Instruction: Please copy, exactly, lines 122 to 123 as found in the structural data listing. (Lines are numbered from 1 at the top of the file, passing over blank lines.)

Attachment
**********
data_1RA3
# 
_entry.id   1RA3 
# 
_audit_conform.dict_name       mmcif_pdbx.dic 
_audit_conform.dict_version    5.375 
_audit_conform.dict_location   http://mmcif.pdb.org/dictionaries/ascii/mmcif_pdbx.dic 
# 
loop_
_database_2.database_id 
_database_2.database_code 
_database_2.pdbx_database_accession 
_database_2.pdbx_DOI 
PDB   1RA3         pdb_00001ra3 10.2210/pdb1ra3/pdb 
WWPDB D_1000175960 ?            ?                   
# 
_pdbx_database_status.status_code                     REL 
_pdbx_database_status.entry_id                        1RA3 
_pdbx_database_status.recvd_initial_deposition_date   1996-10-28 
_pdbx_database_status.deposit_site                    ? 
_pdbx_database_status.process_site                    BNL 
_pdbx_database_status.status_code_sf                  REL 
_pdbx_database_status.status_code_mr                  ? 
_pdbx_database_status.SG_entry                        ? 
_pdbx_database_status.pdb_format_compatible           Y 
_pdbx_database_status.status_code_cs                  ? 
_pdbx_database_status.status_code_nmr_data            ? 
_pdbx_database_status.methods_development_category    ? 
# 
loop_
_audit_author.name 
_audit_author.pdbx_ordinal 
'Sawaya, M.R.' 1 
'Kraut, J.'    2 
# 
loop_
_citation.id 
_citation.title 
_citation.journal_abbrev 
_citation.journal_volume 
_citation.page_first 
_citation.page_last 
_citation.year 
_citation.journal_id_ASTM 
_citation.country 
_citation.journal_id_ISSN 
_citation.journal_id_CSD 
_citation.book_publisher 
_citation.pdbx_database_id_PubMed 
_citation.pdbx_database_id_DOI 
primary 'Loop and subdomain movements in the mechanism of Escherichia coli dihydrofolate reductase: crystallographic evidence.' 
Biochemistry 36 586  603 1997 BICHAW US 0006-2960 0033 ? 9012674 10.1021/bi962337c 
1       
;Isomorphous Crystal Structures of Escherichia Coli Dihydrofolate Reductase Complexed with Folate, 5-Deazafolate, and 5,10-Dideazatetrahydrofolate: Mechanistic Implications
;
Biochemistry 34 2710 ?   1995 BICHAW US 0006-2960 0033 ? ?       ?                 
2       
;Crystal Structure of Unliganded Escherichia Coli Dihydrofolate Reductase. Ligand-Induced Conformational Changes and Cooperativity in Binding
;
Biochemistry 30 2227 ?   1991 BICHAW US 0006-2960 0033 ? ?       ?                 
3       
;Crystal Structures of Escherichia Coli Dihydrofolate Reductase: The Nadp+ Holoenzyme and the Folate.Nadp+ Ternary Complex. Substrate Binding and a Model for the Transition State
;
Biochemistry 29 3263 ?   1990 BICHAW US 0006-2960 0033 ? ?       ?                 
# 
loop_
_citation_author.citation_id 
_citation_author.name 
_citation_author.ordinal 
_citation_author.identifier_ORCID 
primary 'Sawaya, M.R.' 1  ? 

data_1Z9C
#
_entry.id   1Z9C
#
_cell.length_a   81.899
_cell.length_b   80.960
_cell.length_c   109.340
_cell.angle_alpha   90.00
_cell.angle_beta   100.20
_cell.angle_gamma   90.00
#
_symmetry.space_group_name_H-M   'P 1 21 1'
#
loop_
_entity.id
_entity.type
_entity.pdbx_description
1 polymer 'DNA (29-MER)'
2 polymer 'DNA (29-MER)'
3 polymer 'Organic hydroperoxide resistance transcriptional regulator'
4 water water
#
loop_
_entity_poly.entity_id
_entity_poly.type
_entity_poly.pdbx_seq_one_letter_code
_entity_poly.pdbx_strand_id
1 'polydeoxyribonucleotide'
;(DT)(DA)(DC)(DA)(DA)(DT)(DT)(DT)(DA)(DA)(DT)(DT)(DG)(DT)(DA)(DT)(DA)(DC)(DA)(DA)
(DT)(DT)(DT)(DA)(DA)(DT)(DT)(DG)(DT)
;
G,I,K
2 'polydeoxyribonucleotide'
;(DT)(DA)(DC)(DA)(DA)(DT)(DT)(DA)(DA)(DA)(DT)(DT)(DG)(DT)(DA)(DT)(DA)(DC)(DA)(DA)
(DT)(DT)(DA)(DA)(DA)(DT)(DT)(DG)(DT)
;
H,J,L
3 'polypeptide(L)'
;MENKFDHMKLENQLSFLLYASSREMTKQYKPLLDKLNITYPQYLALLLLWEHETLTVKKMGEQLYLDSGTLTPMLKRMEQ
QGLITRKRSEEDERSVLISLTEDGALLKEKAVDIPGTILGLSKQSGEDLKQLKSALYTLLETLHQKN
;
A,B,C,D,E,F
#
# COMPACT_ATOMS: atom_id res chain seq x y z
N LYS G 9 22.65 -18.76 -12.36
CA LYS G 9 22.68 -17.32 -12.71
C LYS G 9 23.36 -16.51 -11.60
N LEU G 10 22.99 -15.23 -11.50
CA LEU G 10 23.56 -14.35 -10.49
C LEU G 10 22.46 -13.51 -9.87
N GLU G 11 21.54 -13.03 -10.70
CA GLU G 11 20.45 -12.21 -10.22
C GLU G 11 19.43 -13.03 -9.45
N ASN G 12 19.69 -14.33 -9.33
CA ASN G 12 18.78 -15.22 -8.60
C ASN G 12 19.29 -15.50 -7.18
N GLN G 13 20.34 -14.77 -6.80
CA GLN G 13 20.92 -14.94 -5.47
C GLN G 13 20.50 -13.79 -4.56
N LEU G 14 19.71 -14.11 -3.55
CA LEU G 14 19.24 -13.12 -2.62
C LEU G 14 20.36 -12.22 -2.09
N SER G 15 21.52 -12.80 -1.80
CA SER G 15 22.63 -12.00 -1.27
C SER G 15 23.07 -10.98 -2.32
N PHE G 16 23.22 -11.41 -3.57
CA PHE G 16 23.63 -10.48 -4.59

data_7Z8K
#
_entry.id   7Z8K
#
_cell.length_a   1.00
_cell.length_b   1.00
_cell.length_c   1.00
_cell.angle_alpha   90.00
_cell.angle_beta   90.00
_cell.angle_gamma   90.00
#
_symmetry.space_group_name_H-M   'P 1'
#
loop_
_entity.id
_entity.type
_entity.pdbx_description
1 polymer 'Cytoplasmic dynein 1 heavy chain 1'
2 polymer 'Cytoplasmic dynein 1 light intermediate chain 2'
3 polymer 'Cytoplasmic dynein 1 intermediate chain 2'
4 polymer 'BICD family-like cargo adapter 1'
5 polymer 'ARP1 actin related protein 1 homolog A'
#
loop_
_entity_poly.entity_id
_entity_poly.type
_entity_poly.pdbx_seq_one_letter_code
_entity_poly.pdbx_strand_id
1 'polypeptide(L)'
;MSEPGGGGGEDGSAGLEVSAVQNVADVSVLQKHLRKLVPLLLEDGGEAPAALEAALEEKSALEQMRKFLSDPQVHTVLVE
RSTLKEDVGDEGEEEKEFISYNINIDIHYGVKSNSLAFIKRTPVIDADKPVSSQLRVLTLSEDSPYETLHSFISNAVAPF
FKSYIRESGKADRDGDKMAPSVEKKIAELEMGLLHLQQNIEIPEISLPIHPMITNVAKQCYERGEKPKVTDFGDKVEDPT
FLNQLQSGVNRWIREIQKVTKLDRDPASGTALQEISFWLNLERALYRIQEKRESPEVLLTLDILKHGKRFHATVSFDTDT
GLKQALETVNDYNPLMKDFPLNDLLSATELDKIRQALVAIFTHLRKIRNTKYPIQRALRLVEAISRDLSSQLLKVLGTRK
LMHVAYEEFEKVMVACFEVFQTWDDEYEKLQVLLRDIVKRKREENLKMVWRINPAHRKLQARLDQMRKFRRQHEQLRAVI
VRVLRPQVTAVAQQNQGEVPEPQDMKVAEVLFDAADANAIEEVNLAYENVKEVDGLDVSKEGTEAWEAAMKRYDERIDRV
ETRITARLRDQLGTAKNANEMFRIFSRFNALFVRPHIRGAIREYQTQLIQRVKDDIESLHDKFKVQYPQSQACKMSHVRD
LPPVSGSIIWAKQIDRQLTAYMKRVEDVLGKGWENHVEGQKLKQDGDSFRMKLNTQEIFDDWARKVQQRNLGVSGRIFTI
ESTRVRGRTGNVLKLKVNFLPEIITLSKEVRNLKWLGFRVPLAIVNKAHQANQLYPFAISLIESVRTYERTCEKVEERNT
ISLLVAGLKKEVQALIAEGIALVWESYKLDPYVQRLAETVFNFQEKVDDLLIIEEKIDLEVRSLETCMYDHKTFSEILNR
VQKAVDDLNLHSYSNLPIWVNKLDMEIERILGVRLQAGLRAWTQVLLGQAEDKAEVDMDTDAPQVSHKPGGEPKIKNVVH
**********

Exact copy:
N GLU G 11 21.54 -13.03 -10.70
CA GLU G 11 20.45 -12.21 -10.22